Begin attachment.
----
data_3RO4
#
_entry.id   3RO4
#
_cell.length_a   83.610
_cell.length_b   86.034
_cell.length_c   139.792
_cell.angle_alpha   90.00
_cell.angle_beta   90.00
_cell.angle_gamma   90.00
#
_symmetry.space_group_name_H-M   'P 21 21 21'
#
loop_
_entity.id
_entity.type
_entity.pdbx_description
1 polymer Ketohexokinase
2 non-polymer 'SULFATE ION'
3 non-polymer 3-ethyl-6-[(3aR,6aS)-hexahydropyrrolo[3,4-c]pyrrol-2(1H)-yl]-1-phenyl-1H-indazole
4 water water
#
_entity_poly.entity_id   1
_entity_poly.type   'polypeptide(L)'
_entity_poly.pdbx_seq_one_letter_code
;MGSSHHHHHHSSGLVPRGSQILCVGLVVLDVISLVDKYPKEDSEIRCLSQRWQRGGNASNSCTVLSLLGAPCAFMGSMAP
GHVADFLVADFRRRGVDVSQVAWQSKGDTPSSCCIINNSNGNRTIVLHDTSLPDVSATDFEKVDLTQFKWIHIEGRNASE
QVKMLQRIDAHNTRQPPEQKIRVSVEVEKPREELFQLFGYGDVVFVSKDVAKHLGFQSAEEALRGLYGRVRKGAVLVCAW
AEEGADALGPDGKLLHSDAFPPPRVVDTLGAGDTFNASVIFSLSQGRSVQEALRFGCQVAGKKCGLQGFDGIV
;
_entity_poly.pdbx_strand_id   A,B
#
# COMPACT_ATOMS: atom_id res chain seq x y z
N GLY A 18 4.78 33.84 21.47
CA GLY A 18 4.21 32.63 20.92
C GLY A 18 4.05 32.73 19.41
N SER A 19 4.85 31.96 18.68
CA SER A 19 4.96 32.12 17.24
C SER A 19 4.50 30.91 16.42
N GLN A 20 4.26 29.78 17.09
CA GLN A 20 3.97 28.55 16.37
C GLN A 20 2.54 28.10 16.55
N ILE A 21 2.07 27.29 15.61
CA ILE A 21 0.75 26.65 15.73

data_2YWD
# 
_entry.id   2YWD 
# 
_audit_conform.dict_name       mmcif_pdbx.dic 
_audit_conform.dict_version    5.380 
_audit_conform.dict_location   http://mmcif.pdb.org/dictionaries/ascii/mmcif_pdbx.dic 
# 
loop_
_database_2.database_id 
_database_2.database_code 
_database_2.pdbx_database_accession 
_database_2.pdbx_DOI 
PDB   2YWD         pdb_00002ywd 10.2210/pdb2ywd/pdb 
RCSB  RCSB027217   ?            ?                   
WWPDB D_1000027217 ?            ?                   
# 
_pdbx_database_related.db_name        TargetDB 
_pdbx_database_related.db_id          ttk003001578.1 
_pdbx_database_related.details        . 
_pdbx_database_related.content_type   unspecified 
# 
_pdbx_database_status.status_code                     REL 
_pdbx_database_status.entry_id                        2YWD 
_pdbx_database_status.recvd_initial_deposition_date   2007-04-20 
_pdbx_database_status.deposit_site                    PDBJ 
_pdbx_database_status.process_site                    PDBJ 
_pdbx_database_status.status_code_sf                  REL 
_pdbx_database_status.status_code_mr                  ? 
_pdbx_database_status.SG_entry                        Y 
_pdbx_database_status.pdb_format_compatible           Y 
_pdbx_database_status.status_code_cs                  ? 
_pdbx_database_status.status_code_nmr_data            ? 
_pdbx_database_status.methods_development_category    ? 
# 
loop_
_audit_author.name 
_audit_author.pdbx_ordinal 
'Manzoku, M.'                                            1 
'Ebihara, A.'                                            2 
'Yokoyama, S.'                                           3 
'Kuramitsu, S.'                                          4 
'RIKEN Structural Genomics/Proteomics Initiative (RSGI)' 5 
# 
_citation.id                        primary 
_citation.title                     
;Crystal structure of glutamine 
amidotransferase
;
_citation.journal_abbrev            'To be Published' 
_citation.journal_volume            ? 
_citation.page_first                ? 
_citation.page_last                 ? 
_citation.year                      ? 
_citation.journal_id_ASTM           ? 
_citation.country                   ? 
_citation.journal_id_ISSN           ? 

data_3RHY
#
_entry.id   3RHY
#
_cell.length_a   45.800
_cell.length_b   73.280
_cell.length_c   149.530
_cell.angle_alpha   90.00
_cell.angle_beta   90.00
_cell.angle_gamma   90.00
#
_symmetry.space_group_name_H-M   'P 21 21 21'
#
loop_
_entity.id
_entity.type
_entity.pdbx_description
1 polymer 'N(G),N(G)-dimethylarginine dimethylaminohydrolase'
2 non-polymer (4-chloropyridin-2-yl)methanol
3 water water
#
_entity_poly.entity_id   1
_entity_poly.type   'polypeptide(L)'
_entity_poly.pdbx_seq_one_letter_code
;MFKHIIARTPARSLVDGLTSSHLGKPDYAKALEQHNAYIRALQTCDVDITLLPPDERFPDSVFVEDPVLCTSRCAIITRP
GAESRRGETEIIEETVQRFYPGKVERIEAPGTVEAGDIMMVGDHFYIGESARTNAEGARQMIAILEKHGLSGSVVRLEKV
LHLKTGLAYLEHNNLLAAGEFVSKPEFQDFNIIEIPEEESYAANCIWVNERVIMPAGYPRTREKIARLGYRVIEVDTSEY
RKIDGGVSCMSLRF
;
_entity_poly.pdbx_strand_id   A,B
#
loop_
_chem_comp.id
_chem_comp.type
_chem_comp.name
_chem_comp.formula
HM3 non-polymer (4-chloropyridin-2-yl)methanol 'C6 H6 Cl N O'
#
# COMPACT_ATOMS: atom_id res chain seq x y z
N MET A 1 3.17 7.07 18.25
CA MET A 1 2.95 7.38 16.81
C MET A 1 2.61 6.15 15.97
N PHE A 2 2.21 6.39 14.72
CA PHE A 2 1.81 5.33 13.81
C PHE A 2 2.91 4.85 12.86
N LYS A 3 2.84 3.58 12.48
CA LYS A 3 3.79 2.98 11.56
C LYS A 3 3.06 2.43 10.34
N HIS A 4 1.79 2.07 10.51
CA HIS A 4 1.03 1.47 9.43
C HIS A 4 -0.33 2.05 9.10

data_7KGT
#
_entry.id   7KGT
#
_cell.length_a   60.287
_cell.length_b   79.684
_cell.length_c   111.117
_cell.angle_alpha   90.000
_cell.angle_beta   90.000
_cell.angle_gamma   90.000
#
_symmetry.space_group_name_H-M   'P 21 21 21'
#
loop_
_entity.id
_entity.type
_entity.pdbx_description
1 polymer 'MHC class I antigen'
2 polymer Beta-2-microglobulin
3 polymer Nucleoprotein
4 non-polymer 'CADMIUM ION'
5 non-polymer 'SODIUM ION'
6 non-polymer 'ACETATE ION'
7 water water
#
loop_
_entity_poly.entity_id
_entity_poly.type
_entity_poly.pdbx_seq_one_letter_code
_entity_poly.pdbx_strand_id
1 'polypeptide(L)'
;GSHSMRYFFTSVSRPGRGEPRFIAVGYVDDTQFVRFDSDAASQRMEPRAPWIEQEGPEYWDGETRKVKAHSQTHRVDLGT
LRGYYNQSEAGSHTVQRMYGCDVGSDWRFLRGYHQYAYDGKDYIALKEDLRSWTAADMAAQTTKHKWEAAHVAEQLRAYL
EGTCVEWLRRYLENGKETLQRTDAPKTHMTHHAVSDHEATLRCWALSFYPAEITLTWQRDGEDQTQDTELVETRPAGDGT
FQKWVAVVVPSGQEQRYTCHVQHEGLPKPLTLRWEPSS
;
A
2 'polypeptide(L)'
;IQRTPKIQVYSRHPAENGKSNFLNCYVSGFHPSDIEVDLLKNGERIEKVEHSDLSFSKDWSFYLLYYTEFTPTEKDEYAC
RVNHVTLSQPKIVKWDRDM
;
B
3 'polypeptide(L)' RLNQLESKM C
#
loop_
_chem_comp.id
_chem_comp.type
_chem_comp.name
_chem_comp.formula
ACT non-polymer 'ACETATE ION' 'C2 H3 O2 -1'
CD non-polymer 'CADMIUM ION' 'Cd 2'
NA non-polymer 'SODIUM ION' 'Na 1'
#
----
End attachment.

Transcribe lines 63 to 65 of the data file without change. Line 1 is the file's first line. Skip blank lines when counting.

_pdbx_database_related.db_id          ttk003001578.1 
_pdbx_database_related.details        . 
_pdbx_database_related.content_type   unspecified 